The Innisfree Poetry Journal

by Louis McKee

Black wing tips, the shoes
my father was married in,
rented, and never returned,
a sin he gloried in, much
the way I celebrate
The Babe Ruth Story, a book
I checked out of the library
in nineteen fifty-eight,
and which, for one reason
or another, is still shelved
in a place of honor in my den.
My father's shoes were all
I took from his home the night
he died; they sit on the floor
of the closet in the spare room;
Today I gave then a spit-shine,
buffed them with an old chamois.
The book was due December 28th,
the feast of the Holy Innocents.
One of these days I'm going to
take it down and read it.
I used to think if anyone went over the wall
it should have been Sister Donna Michelle,
young, pretty, with breasts she couldn't hide,
even in the heavy folds of a blue habit,
under the starched white wimple, and fat beads.
"Over the wall," what my parents would whisper
about priests and nuns who suddenly went missing;
"transferred," they told us, even about the young one
who disappeared with CYO money and the cheerleading coach,
one of the worst kept secrets of the neighborhood.
Years later, a thousand miles away, I met a priest
I knew from the parish back home‚"once a priest,
always a priest‚" but he and his wife were teaching
at the University I chose to escape to halfway across the country,
and in the union cafeteria one day I shook
his hand, anointed hand, and remembered
and pretended to forget and they said I had to
come over to their place some night for dinner,
to talk about the good old days, the old neighborhood,
but we parted after only a few minutes, and
without exchanging addresses, or even a single word of truth.

Cleanliness is next to Godliness,
it comes into my head as I shower,
the heat and grit of another day
running in rivulets for the drain.
This is as naked as I'm likely to get,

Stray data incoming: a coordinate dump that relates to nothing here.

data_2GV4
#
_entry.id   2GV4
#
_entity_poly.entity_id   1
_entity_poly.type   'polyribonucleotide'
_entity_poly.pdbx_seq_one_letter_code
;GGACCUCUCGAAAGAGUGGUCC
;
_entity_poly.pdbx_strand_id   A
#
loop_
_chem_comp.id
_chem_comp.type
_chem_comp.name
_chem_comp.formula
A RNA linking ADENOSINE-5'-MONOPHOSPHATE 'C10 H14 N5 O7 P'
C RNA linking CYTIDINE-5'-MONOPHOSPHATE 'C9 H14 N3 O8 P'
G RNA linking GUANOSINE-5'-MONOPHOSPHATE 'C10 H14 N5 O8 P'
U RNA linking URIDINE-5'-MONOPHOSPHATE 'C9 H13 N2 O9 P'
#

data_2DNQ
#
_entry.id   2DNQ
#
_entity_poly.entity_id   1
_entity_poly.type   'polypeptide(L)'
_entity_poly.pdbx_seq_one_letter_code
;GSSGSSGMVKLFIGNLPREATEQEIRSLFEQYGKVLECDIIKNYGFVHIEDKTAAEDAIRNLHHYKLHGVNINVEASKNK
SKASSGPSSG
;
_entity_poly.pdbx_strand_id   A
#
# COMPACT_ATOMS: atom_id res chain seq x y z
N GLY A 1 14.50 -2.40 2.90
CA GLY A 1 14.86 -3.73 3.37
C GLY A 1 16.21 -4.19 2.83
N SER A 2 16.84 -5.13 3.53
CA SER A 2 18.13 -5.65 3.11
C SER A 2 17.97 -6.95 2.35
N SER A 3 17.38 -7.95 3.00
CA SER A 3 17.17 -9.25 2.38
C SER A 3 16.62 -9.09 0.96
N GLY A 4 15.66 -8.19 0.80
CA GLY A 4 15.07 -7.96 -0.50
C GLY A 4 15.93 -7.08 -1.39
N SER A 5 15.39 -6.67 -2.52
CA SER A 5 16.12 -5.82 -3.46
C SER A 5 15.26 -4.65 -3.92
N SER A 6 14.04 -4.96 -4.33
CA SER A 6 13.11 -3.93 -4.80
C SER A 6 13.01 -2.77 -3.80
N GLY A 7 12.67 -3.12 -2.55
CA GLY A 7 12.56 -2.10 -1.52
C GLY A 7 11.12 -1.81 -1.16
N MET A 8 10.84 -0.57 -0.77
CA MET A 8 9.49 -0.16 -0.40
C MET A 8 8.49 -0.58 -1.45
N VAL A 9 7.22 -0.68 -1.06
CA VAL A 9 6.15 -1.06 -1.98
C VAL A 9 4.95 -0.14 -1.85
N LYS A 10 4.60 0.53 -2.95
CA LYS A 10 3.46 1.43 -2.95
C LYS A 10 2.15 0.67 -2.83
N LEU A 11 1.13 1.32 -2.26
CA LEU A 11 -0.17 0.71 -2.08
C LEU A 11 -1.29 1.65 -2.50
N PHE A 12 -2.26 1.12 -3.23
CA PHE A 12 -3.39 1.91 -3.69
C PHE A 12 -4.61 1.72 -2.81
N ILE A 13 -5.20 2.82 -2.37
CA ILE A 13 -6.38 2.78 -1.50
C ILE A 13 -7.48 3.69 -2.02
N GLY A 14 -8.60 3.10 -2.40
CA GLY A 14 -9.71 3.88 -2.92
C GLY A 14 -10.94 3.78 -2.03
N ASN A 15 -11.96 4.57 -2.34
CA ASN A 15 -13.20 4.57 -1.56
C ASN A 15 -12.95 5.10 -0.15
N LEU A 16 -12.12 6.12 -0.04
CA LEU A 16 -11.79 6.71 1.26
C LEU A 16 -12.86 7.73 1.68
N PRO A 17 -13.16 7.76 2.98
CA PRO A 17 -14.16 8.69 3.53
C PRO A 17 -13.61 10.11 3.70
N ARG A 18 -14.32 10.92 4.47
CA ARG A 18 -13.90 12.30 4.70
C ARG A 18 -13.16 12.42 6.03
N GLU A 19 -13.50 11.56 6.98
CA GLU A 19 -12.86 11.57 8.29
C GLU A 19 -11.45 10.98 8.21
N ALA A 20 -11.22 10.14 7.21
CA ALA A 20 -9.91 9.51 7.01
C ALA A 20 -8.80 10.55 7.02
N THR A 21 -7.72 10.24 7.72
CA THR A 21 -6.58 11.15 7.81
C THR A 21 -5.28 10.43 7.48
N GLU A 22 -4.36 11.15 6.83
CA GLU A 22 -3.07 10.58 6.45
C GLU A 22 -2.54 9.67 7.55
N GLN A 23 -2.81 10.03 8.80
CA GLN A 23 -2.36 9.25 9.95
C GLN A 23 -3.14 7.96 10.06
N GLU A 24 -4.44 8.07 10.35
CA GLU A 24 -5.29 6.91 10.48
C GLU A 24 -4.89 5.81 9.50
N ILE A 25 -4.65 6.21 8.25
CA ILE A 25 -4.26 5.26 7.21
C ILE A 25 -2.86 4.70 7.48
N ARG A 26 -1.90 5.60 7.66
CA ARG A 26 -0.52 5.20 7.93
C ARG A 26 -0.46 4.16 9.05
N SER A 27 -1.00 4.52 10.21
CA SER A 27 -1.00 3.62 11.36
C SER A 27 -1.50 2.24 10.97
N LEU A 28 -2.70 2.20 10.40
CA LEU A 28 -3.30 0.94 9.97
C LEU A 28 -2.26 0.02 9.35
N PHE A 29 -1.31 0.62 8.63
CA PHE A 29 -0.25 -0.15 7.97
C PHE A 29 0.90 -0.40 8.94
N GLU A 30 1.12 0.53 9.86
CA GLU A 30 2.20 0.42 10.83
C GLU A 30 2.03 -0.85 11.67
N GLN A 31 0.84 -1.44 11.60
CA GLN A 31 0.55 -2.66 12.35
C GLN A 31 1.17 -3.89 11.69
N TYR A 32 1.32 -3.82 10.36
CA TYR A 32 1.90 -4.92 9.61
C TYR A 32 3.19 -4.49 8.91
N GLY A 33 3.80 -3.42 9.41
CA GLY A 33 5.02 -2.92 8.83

a good time, I guess, for confession,
soaping my hands, washing away their sins,
rubbing the sudsy cloth over my face.
My eyes have sinned, yes, so burning
is fair, and if it doesn't taste good,
perhaps I should have thought of that
before I said the things I did.
My soaped up hands take care of what
they can, giving extra attention
to cock and balls—where they've been,
what they've done . . . .   God would be proud
of how I clean up, although I'm not sure
he'd look too kindly on all that extra attention.
I held your breast, my hand
cupping the all of it,
my fingers made much of your nipples—
that was how we spent
our last night in Lake Bluff;
sleeping late, the lake
never more blue, taking
the sun and the sweet Illinois air,
the song of the loosestrife along the roadside,
leaving us a sad emptiness and memories.
All day I've been going through the house
touching this and that, setting
things right, straightening up
like a careless thief.  I think
everything looks fine, but I know
I've left clues, fingerprints everywhere.
Someone who cared could tell
I was here, I'd left my mark.
This house was my place, no doubt about it.
If ever they come to you,
to dust your breast, you know, don't you,
there will be no denying it?
This is the reason today
for the quiet smile on my face.
The river is the place to flex your muscles.  
Rowers work their sculls toward the bridge
while the sound of metal weights comes clanging
from the boathouse where their teammates are
lifting and laughing and the path beside the street
is busy with runners working up a sunny afternoon sweat.
It takes two buses and ninety minutes to get here,
but once the weather breaks it's time to train,
and today I've brought along Mr. Emerson; he and I will sit
in the fresh greeny grass between the rowers and runners.
The heavier the book, and the more reps,
the quicker the road to success.

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